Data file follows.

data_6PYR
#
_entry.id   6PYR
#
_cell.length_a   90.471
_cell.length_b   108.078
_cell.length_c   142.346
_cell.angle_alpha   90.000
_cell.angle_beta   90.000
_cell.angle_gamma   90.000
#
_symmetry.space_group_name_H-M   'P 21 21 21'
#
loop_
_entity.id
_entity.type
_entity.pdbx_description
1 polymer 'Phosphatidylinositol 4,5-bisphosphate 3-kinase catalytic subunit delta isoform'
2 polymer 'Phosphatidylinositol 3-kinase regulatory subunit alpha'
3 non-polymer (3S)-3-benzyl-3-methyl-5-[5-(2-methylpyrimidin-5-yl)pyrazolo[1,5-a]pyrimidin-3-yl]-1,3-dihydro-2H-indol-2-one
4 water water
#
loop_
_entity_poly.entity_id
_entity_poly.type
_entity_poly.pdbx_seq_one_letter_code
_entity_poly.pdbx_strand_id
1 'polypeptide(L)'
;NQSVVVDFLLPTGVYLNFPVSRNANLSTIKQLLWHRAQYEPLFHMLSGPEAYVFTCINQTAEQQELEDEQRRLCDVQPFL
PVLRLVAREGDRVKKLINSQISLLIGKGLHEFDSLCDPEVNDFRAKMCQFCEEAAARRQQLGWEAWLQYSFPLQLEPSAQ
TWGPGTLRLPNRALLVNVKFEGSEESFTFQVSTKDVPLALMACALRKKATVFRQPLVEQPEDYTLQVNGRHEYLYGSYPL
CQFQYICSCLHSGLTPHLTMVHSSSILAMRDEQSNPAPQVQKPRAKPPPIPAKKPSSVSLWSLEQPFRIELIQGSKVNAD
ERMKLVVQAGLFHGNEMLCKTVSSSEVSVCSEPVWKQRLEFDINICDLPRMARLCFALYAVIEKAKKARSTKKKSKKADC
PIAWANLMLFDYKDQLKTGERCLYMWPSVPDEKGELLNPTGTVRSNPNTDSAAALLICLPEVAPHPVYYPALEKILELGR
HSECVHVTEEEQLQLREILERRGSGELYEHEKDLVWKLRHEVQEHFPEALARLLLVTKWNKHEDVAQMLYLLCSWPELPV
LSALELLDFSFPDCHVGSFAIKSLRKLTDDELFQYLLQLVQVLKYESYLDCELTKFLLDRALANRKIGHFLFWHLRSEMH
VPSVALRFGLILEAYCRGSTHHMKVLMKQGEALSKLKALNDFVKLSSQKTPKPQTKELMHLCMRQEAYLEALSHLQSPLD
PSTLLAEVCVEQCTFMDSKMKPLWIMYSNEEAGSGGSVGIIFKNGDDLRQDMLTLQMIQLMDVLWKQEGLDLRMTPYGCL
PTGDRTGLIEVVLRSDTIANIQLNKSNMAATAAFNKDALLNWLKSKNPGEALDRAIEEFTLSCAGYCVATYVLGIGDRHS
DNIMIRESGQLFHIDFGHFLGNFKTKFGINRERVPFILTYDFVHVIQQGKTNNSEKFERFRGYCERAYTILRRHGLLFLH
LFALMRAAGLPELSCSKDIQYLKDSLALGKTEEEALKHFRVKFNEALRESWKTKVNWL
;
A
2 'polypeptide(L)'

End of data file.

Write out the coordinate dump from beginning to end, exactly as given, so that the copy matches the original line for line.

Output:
data_6PYR
#
_entry.id   6PYR
#
_cell.length_a   90.471
_cell.length_b   108.078
_cell.length_c   142.346
_cell.angle_alpha   90.000
_cell.angle_beta   90.000
_cell.angle_gamma   90.000
#
_symmetry.space_group_name_H-M   'P 21 21 21'
#
loop_
_entity.id
_entity.type
_entity.pdbx_description
1 polymer 'Phosphatidylinositol 4,5-bisphosphate 3-kinase catalytic subunit delta isoform'
2 polymer 'Phosphatidylinositol 3-kinase regulatory subunit alpha'
3 non-polymer (3S)-3-benzyl-3-methyl-5-[5-(2-methylpyrimidin-5-yl)pyrazolo[1,5-a]pyrimidin-3-yl]-1,3-dihydro-2H-indol-2-one
4 water water
#
loop_
_entity_poly.entity_id
_entity_poly.type
_entity_poly.pdbx_seq_one_letter_code
_entity_poly.pdbx_strand_id
1 'polypeptide(L)'
;NQSVVVDFLLPTGVYLNFPVSRNANLSTIKQLLWHRAQYEPLFHMLSGPEAYVFTCINQTAEQQELEDEQRRLCDVQPFL
PVLRLVAREGDRVKKLINSQISLLIGKGLHEFDSLCDPEVNDFRAKMCQFCEEAAARRQQLGWEAWLQYSFPLQLEPSAQ
TWGPGTLRLPNRALLVNVKFEGSEESFTFQVSTKDVPLALMACALRKKATVFRQPLVEQPEDYTLQVNGRHEYLYGSYPL
CQFQYICSCLHSGLTPHLTMVHSSSILAMRDEQSNPAPQVQKPRAKPPPIPAKKPSSVSLWSLEQPFRIELIQGSKVNAD
ERMKLVVQAGLFHGNEMLCKTVSSSEVSVCSEPVWKQRLEFDINICDLPRMARLCFALYAVIEKAKKARSTKKKSKKADC
PIAWANLMLFDYKDQLKTGERCLYMWPSVPDEKGELLNPTGTVRSNPNTDSAAALLICLPEVAPHPVYYPALEKILELGR
HSECVHVTEEEQLQLREILERRGSGELYEHEKDLVWKLRHEVQEHFPEALARLLLVTKWNKHEDVAQMLYLLCSWPELPV
LSALELLDFSFPDCHVGSFAIKSLRKLTDDELFQYLLQLVQVLKYESYLDCELTKFLLDRALANRKIGHFLFWHLRSEMH
VPSVALRFGLILEAYCRGSTHHMKVLMKQGEALSKLKALNDFVKLSSQKTPKPQTKELMHLCMRQEAYLEALSHLQSPLD
PSTLLAEVCVEQCTFMDSKMKPLWIMYSNEEAGSGGSVGIIFKNGDDLRQDMLTLQMIQLMDVLWKQEGLDLRMTPYGCL
PTGDRTGLIEVVLRSDTIANIQLNKSNMAATAAFNKDALLNWLKSKNPGEALDRAIEEFTLSCAGYCVATYVLGIGDRHS
DNIMIRESGQLFHIDFGHFLGNFKTKFGINRERVPFILTYDFVHVIQQGKTNNSEKFERFRGYCERAYTILRRHGLLFLH
LFALMRAAGLPELSCSKDIQYLKDSLALGKTEEEALKHFRVKFNEALRESWKTKVNWL
;
A
2 'polypeptide(L)'